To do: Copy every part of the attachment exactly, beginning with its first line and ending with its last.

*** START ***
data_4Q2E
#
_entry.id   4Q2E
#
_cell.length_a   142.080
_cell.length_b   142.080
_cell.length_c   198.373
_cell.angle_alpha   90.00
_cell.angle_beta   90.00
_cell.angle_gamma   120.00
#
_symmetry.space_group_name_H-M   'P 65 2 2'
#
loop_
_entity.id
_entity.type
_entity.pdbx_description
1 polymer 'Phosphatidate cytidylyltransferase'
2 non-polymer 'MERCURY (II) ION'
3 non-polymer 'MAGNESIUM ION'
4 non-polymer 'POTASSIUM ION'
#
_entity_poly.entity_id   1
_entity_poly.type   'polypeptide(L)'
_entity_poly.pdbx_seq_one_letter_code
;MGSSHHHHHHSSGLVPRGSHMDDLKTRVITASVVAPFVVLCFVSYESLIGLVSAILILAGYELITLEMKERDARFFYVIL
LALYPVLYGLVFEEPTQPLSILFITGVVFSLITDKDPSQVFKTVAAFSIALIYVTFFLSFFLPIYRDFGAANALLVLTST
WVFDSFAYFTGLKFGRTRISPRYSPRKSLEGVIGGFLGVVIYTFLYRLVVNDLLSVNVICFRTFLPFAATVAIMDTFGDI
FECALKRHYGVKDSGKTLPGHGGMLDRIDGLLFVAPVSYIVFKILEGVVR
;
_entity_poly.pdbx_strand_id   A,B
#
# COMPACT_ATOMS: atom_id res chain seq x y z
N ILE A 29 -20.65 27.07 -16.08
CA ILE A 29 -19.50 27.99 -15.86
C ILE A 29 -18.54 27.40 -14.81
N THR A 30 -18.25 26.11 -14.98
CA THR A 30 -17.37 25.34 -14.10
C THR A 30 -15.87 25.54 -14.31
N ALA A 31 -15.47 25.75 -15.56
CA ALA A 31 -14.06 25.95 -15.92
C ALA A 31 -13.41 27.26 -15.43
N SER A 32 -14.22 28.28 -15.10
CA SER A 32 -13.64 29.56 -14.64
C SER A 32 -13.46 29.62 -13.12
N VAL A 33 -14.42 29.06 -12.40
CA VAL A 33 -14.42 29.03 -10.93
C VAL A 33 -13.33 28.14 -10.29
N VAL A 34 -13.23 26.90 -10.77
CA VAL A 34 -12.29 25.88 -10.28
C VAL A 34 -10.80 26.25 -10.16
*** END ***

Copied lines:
data_4Q2E
#
_entry.id   4Q2E
#
_cell.length_a   142.080
_cell.length_b   142.080
_cell.length_c   198.373
_cell.angle_alpha   90.00
_cell.angle_beta   90.00
_cell.angle_gamma   120.00
#
_symmetry.space_group_name_H-M   'P 65 2 2'
#
loop_
_entity.id
_entity.type
_entity.pdbx_description
1 polymer 'Phosphatidate cytidylyltransferase'
2 non-polymer 'MERCURY (II) ION'
3 non-polymer 'MAGNESIUM ION'
4 non-polymer 'POTASSIUM ION'
#
_entity_poly.entity_id   1
_entity_poly.type   'polypeptide(L)'
_entity_poly.pdbx_seq_one_letter_code
;MGSSHHHHHHSSGLVPRGSHMDDLKTRVITASVVAPFVVLCFVSYESLIGLVSAILILAGYELITLEMKERDARFFYVIL
LALYPVLYGLVFEEPTQPLSILFITGVVFSLITDKDPSQVFKTVAAFSIALIYVTFFLSFFLPIYRDFGAANALLVLTST
WVFDSFAYFTGLKFGRTRISPRYSPRKSLEGVIGGFLGVVIYTFLYRLVVNDLLSVNVICFRTFLPFAATVAIMDTFGDI
FECALKRHYGVKDSGKTLPGHGGMLDRIDGLLFVAPVSYIVFKILEGVVR
;
_entity_poly.pdbx_strand_id   A,B
#
# COMPACT_ATOMS: atom_id res chain seq x y z
N ILE A 29 -20.65 27.07 -16.08
CA ILE A 29 -19.50 27.99 -15.86
C ILE A 29 -18.54 27.40 -14.81
N THR A 30 -18.25 26.11 -14.98
CA THR A 30 -17.37 25.34 -14.10
C THR A 30 -15.87 25.54 -14.31
N ALA A 31 -15.47 25.75 -15.56
CA ALA A 31 -14.06 25.95 -15.92
C ALA A 31 -13.41 27.26 -15.43
N SER A 32 -14.22 28.28 -15.10
CA SER A 32 -13.64 29.56 -14.64
C SER A 32 -13.46 29.62 -13.12
N VAL A 33 -14.42 29.06 -12.40
CA VAL A 33 -14.42 29.03 -10.93
C VAL A 33 -13.33 28.14 -10.29
N VAL A 34 -13.23 26.90 -10.77
CA VAL A 34 -12.29 25.88 -10.28
C VAL A 34 -10.80 26.25 -10.16